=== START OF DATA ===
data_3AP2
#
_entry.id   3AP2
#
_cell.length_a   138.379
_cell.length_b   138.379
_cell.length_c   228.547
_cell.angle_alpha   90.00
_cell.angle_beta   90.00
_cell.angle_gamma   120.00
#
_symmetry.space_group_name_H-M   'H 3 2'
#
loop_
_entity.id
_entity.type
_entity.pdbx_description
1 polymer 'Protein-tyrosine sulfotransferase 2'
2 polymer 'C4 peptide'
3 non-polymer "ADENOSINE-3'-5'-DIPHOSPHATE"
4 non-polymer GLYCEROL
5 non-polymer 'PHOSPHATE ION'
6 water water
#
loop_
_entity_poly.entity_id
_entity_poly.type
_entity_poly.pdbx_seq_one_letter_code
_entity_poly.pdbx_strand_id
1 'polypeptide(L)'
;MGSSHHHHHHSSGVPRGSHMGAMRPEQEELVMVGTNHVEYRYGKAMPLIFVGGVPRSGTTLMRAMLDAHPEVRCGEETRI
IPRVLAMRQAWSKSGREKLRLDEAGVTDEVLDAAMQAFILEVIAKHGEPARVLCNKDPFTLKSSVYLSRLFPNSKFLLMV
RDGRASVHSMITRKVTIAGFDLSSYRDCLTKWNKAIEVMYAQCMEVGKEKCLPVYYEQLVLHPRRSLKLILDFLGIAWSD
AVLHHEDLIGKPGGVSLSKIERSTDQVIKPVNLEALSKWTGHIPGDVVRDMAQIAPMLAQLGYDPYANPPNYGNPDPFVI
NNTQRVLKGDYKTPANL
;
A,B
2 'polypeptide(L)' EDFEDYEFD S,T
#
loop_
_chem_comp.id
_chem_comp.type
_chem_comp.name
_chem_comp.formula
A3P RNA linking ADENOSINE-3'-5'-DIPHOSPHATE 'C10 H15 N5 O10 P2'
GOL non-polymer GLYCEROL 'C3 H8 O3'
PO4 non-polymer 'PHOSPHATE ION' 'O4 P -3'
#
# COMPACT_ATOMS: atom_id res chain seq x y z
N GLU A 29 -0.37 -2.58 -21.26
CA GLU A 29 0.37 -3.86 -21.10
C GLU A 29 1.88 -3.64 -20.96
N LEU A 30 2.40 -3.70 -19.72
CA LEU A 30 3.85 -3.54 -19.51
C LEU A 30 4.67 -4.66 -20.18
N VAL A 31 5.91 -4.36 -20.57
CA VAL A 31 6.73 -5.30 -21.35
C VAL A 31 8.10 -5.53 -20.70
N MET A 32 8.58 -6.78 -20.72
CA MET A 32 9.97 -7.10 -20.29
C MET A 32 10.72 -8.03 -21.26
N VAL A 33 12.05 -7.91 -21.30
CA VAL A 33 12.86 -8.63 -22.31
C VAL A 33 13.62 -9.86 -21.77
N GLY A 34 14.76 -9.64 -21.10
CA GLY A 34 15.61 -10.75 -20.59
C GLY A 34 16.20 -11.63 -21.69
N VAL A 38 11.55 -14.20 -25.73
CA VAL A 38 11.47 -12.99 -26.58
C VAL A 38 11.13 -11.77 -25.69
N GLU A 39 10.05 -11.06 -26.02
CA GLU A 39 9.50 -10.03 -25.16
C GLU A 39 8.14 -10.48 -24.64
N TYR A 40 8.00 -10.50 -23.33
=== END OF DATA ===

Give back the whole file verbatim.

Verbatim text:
data_3AP2
#
_entry.id   3AP2
#
_cell.length_a   138.379
_cell.length_b   138.379
_cell.length_c   228.547
_cell.angle_alpha   90.00
_cell.angle_beta   90.00
_cell.angle_gamma   120.00
#
_symmetry.space_group_name_H-M   'H 3 2'
#
loop_
_entity.id
_entity.type
_entity.pdbx_description
1 polymer 'Protein-tyrosine sulfotransferase 2'
2 polymer 'C4 peptide'
3 non-polymer "ADENOSINE-3'-5'-DIPHOSPHATE"
4 non-polymer GLYCEROL
5 non-polymer 'PHOSPHATE ION'
6 water water
#
loop_
_entity_poly.entity_id
_entity_poly.type
_entity_poly.pdbx_seq_one_letter_code
_entity_poly.pdbx_strand_id
1 'polypeptide(L)'
;MGSSHHHHHHSSGVPRGSHMGAMRPEQEELVMVGTNHVEYRYGKAMPLIFVGGVPRSGTTLMRAMLDAHPEVRCGEETRI
IPRVLAMRQAWSKSGREKLRLDEAGVTDEVLDAAMQAFILEVIAKHGEPARVLCNKDPFTLKSSVYLSRLFPNSKFLLMV
RDGRASVHSMITRKVTIAGFDLSSYRDCLTKWNKAIEVMYAQCMEVGKEKCLPVYYEQLVLHPRRSLKLILDFLGIAWSD
AVLHHEDLIGKPGGVSLSKIERSTDQVIKPVNLEALSKWTGHIPGDVVRDMAQIAPMLAQLGYDPYANPPNYGNPDPFVI
NNTQRVLKGDYKTPANL
;
A,B
2 'polypeptide(L)' EDFEDYEFD S,T
#
loop_
_chem_comp.id
_chem_comp.type
_chem_comp.name
_chem_comp.formula
A3P RNA linking ADENOSINE-3'-5'-DIPHOSPHATE 'C10 H15 N5 O10 P2'
GOL non-polymer GLYCEROL 'C3 H8 O3'
PO4 non-polymer 'PHOSPHATE ION' 'O4 P -3'
#
# COMPACT_ATOMS: atom_id res chain seq x y z
N GLU A 29 -0.37 -2.58 -21.26
CA GLU A 29 0.37 -3.86 -21.10
C GLU A 29 1.88 -3.64 -20.96
N LEU A 30 2.40 -3.70 -19.72
CA LEU A 30 3.85 -3.54 -19.51
C LEU A 30 4.67 -4.66 -20.18
N VAL A 31 5.91 -4.36 -20.57
CA VAL A 31 6.73 -5.30 -21.35
C VAL A 31 8.10 -5.53 -20.70
N MET A 32 8.58 -6.78 -20.72
CA MET A 32 9.97 -7.10 -20.29
C MET A 32 10.72 -8.03 -21.26
N VAL A 33 12.05 -7.91 -21.30
CA VAL A 33 12.86 -8.63 -22.31
C VAL A 33 13.62 -9.86 -21.77
N GLY A 34 14.76 -9.64 -21.10
CA GLY A 34 15.61 -10.75 -20.59
C GLY A 34 16.20 -11.63 -21.69
N VAL A 38 11.55 -14.20 -25.73
CA VAL A 38 11.47 -12.99 -26.58
C VAL A 38 11.13 -11.77 -25.69
N GLU A 39 10.05 -11.06 -26.02
CA GLU A 39 9.50 -10.03 -25.16
C GLU A 39 8.14 -10.48 -24.64
N TYR A 40 8.00 -10.50 -23.33